If you’re looking to quickly stand out on the Washington dining scene, Italian cuisine may not be the best way to go. Even before the restaurant boom of the past fifteen years, DC has had its share of quality Italian chefs and restaurants: Roberto Donna and his various incarnations of Galileo, the “pasta mamas” of Filomena and Fabio Trabocchi’s Maestro are just a few that readily spring to mind. The field is even more crowded today, with newcomers like Casa Nonna, Carmine’s and Roberto Donna’s newest Galileo competing with long-time favorites.
Ari Gejdenson and Ralph Lee knew all that – they both grew up in the area before making their separate ways to Florence. They have since returned, bringing with them Acqua al 2 (the 2 is pronounced in Italian as “du-ay”). This is the second American outpost of the Florentine original – the first was in San Diego, naturally – and it’s a welcome addition to the restaurant options around Eastern Market. I recently had a chance to check them out with a coworker and a friend who is already well on her way to becoming a regular despite the fact that the restaurant has barely been open six months.
We knew we wanted to experience a broad range of dishes – apparently Acqua al 2 knew it, as well. The first few items on their menu are assaggi, sampler platters featuring varieties of pasta, steaks, and even desserts. The Assaggio di Primi gave us a chance to try five of their vegetarian pasta options in portions scalable to fit the number of diners in our party. All we had to do was sit back and enjoy the ride.
Sure, we had five different pasta dishes coming soon enough, but that didn’t stop us from ordering the special appetizer our server described to us. Creamy burrata cheese was served drizzled with segmented grapefruit and pine nuts and drizzled with extra virgin olive oil. The sweet-tart flavor of the grapefruit complemented the richness of the cheese, and the crunch of the pine nuts added a welcome bite. It was satisfying and refreshing all at once, and we made short work of it.
From there, the parade of pastas got underway. Small shells were served in a broccoli sauce that offered flavorful hints of garlic and oil, reminding me of the vast trays of cavatelli and broccoli that I frequently enjoyed at family gatherings. The shells were cooked to a nice al dente texture, allowing us to feel the pasta as we bit into it instead of simply turning to mush in our mouths.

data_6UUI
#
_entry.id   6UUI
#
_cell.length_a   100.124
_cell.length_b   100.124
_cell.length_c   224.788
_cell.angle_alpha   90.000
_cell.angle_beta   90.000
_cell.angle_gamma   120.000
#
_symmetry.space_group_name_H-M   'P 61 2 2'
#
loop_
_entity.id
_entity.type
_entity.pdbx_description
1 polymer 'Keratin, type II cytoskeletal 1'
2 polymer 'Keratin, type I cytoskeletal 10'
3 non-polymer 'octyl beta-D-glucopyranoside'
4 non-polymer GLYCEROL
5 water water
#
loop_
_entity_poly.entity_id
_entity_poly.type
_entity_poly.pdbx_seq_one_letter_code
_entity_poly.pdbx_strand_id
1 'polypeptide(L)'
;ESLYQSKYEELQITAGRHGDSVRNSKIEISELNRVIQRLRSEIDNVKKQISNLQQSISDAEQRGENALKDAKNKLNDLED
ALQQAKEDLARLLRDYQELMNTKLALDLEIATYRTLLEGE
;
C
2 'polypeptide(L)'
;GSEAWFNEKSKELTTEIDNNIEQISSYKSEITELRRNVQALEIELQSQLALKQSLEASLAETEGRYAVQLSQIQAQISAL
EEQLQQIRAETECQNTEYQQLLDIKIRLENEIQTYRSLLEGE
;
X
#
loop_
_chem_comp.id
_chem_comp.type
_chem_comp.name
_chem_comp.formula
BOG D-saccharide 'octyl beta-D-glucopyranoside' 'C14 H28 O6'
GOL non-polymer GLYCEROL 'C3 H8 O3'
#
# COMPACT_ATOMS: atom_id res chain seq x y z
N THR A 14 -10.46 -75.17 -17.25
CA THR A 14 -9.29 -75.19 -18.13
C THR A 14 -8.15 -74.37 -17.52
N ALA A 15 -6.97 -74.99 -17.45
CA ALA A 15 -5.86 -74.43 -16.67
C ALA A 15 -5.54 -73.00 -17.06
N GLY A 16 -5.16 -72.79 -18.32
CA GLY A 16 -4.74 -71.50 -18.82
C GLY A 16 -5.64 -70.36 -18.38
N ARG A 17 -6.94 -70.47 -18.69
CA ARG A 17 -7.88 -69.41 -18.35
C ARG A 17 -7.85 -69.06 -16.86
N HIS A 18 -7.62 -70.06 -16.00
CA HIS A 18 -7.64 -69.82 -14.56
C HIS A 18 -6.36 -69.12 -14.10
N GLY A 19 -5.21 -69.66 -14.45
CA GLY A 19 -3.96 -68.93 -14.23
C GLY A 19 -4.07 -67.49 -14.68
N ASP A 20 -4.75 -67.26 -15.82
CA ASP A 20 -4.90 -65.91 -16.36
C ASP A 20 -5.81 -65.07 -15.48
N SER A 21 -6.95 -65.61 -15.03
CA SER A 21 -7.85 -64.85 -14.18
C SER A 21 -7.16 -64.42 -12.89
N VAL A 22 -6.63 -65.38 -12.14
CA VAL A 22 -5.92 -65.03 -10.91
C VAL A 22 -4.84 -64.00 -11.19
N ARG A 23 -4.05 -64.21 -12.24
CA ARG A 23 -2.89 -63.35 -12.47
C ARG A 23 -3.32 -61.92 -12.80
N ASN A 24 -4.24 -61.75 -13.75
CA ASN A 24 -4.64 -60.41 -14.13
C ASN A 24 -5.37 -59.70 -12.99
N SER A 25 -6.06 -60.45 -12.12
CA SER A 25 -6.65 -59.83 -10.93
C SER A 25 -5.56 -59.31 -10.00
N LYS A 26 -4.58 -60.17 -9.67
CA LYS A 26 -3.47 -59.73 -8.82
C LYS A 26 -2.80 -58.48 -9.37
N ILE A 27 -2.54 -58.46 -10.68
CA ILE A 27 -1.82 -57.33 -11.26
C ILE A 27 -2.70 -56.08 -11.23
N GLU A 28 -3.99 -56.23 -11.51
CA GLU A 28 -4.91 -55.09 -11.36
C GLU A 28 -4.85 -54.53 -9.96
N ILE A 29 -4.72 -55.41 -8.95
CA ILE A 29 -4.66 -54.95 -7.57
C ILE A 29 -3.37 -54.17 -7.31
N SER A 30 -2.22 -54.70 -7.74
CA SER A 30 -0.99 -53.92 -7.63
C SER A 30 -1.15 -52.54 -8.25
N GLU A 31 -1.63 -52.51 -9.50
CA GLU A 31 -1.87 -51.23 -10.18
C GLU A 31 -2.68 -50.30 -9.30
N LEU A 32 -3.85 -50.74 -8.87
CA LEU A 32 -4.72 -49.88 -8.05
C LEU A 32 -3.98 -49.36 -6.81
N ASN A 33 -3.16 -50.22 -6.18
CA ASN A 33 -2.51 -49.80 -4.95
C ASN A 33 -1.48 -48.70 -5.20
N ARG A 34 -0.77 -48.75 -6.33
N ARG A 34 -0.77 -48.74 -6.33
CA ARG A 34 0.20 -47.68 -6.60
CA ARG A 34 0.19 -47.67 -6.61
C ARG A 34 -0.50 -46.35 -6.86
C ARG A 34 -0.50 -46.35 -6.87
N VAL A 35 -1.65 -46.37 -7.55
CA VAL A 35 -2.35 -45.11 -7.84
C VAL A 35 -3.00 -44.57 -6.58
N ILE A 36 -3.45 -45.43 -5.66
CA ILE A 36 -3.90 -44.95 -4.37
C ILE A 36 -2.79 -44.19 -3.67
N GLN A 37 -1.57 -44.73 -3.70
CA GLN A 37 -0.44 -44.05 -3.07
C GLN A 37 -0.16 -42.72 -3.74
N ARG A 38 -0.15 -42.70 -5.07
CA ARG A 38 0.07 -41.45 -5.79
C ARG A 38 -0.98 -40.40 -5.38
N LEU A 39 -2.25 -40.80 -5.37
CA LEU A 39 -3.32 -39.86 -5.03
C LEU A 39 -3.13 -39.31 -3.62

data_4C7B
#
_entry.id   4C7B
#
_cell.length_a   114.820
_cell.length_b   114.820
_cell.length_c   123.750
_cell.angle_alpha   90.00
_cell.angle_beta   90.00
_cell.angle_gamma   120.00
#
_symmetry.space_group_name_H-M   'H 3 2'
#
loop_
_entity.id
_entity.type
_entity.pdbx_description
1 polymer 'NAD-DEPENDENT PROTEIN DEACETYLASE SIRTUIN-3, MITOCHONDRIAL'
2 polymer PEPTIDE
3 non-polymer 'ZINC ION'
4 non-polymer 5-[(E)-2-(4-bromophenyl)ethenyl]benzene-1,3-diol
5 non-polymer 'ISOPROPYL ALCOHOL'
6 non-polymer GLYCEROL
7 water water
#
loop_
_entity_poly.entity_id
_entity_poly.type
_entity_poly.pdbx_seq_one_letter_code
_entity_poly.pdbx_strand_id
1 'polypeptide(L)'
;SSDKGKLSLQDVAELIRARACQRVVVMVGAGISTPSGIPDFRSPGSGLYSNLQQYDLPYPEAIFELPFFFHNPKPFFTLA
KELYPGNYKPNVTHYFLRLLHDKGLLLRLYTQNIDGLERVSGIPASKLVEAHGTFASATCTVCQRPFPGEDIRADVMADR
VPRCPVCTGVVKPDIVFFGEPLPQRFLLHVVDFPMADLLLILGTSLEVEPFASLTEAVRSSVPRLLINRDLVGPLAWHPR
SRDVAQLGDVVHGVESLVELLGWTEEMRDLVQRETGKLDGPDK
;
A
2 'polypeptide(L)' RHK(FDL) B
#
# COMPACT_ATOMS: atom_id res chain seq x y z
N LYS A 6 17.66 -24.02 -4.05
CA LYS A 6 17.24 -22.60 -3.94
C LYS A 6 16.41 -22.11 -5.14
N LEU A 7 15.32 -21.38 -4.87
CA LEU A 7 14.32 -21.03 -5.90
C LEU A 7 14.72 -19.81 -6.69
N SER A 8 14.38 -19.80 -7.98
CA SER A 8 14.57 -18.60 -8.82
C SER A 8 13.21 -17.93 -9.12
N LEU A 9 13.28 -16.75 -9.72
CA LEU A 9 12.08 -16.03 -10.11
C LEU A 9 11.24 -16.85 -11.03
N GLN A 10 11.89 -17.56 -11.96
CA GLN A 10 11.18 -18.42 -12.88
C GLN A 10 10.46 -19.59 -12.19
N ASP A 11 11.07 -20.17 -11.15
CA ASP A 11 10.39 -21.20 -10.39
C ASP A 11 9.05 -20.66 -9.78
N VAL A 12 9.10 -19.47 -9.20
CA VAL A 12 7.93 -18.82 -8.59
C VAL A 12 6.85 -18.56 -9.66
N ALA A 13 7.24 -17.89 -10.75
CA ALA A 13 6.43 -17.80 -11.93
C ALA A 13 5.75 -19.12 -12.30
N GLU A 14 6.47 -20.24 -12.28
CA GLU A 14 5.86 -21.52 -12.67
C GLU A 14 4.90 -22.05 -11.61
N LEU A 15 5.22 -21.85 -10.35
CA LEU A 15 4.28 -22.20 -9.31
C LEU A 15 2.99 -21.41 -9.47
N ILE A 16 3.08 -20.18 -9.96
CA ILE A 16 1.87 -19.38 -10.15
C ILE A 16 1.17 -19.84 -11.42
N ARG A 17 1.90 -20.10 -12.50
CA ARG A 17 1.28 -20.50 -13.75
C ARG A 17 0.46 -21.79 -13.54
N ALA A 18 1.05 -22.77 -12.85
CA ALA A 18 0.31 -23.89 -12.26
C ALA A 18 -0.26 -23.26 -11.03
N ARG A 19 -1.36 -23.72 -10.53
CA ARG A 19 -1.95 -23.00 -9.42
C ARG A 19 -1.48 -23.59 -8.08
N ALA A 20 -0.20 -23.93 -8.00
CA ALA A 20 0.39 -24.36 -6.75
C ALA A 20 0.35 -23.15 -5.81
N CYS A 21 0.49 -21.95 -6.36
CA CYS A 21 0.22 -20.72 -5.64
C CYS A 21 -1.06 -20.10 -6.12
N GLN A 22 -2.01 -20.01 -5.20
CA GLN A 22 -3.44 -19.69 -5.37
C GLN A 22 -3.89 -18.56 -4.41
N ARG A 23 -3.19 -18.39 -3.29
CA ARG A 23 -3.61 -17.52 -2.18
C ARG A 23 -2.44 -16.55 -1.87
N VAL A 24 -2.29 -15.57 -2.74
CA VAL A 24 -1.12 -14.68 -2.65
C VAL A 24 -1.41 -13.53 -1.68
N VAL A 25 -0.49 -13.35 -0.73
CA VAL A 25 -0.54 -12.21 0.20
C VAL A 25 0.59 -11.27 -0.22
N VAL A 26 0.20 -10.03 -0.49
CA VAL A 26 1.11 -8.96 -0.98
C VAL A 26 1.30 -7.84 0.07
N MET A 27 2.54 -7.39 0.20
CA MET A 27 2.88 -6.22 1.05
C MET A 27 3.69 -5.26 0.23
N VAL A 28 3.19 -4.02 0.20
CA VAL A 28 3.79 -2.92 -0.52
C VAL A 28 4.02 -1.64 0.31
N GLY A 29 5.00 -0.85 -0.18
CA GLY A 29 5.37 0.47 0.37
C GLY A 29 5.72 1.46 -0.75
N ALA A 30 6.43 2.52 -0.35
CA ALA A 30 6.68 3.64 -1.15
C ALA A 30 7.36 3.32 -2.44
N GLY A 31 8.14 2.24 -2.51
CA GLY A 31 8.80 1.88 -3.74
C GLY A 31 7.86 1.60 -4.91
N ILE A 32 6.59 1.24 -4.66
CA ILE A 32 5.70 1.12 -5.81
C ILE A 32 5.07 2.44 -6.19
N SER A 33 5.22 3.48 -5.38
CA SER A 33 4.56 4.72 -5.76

I was skeptical when the next dish arrived and it was penne in a vodka sauce – it’s one of those dishes that is done pretty much everywhere and way too many places do it poorly. With my first bite, my respect for Acqua al 2 deepened considerably. Their vodka sauce was light and fruity, with just a hint of the astringency that the alcohol brings to the dish in return for its subtly sweet flavor. It was a sign that the kitchen wasn’t cutting corners and it made me eager to see what else we would receive.
The vodka sauce was followed by two more standouts: fusili (corkscrew pasta) in a spinach sauce whose bright flavor came from a deft hand with the leafy greens, and rigatoni (fat tubes) in a hearty sauce of eggplant, tomatoes and cheese. The latter was described as a specialty of the house, and their pride in the dish was well-founded.
Only one dish we were served failed to truly impress. Arborio rice in a slightly spicy tomato sauce was just average, with the grains a bit overcooked for my taste. The sauce redeemed the dish as a whole, but I would have been much happier if it had been served over another pasta instead of rice.
By the end of our meal we were more than satisfied and convinced that the kitchen was delivering on its promise of Florentine flavor. At a cost of $13 per person, the pasta sampler was certainly a good value, especially when compared to some of the pricier entrees on the menu. Acqua al 2 is clearly aiming at the higher end of the Italian dining market, and the dishes I tasted indicate that they’ll soon have a devoted (and deserved) Capitol Hill following.